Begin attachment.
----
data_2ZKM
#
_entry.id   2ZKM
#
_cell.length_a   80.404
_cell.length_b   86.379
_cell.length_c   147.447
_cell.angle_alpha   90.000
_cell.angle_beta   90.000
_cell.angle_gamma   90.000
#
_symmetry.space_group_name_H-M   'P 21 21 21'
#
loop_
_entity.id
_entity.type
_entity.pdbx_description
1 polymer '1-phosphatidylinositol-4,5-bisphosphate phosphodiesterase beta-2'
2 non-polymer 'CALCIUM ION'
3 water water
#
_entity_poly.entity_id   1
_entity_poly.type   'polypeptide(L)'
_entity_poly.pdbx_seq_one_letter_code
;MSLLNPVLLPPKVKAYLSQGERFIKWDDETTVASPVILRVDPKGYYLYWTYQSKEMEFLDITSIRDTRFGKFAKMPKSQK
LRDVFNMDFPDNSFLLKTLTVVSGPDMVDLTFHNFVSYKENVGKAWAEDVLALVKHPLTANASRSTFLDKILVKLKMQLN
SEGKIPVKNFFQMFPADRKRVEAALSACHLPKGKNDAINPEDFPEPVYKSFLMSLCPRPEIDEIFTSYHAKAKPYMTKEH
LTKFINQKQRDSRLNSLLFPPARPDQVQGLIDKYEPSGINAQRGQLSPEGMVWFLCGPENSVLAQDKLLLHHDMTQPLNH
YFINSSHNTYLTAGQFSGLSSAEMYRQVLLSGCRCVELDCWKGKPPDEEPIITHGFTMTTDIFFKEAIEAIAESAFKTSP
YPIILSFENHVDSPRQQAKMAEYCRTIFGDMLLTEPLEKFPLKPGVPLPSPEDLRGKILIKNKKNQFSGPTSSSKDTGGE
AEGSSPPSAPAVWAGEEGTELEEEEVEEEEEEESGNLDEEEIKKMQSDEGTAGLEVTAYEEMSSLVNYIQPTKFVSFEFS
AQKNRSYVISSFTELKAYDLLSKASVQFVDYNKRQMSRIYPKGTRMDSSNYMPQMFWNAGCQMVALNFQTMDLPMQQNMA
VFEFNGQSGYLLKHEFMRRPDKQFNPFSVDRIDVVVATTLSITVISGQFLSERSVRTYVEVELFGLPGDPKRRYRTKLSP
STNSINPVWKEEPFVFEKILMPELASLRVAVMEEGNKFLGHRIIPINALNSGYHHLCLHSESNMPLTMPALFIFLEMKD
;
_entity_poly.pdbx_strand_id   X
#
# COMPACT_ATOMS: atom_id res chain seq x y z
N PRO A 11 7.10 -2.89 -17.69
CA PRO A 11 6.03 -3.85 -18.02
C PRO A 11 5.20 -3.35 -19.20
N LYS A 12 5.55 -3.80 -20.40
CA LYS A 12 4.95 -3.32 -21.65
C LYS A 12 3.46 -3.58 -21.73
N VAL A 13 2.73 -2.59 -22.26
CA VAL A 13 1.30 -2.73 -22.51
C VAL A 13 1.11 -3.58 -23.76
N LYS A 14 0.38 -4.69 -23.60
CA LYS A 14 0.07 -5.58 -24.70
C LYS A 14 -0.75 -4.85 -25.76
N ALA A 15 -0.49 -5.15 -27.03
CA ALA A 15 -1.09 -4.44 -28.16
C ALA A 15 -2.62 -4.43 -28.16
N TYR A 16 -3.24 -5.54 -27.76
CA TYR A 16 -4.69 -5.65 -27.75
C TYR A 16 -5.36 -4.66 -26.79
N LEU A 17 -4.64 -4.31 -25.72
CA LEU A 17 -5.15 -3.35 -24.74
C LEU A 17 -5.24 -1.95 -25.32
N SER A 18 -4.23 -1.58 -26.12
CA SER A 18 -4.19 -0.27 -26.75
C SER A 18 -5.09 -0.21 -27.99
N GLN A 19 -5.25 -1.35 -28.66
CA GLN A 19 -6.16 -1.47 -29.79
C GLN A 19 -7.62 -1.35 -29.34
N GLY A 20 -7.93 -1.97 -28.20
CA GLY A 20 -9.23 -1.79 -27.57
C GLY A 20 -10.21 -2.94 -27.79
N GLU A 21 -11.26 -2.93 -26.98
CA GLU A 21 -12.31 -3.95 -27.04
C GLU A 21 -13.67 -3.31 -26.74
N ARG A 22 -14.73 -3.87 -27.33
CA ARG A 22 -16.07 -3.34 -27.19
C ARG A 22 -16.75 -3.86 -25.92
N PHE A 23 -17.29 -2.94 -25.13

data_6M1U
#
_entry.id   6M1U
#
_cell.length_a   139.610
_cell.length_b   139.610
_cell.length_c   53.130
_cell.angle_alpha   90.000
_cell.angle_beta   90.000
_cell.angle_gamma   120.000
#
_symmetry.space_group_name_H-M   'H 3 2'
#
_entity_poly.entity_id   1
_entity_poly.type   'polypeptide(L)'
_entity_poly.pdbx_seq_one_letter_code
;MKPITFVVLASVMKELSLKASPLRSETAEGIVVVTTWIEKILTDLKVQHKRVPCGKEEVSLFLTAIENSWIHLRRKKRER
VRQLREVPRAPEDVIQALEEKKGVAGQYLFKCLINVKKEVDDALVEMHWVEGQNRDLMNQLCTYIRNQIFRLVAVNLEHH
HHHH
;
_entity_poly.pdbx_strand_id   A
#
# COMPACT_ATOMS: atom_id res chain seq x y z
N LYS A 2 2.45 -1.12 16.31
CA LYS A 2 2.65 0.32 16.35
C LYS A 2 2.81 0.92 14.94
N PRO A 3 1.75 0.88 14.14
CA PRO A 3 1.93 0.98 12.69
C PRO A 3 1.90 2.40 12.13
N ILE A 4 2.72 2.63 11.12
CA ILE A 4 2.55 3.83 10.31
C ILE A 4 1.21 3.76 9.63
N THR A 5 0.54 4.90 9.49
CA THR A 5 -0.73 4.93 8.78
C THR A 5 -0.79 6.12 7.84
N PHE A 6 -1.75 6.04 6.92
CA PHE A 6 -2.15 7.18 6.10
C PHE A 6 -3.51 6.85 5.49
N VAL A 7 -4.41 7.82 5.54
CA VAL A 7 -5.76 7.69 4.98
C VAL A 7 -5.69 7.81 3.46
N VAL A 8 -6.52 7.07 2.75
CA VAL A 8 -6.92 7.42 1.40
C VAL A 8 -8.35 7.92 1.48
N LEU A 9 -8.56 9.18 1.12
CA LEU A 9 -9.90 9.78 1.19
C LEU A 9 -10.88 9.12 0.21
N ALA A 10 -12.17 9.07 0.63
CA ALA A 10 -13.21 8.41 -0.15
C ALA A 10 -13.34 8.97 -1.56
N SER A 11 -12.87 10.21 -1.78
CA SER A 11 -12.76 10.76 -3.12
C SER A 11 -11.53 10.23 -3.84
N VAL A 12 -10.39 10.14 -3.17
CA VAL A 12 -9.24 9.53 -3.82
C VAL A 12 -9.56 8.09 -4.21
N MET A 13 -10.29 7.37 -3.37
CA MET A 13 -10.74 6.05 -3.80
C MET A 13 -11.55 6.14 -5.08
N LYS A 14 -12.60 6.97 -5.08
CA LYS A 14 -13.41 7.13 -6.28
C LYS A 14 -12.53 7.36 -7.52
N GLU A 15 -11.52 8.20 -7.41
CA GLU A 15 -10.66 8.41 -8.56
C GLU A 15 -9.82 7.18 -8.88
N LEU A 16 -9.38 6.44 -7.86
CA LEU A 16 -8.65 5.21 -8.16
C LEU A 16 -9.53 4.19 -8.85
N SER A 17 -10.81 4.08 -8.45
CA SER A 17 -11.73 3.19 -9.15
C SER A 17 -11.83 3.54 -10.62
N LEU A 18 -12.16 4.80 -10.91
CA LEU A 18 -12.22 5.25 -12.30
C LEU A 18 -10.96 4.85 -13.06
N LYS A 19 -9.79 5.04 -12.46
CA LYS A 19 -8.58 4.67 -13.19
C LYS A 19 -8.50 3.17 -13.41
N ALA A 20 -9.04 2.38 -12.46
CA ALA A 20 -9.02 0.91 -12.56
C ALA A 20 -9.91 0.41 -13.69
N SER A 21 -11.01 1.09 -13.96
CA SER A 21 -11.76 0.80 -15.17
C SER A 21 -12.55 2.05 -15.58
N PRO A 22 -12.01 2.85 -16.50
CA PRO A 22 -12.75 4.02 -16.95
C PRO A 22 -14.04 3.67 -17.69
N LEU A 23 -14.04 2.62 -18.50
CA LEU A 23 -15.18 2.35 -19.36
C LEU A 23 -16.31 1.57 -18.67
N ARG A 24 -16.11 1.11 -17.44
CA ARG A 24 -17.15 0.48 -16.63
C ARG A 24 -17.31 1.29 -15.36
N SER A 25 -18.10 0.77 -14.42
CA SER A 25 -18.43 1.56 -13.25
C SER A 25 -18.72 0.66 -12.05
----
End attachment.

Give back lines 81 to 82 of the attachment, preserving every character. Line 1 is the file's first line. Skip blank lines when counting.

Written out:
_cell.length_b   139.610
_cell.length_c   53.130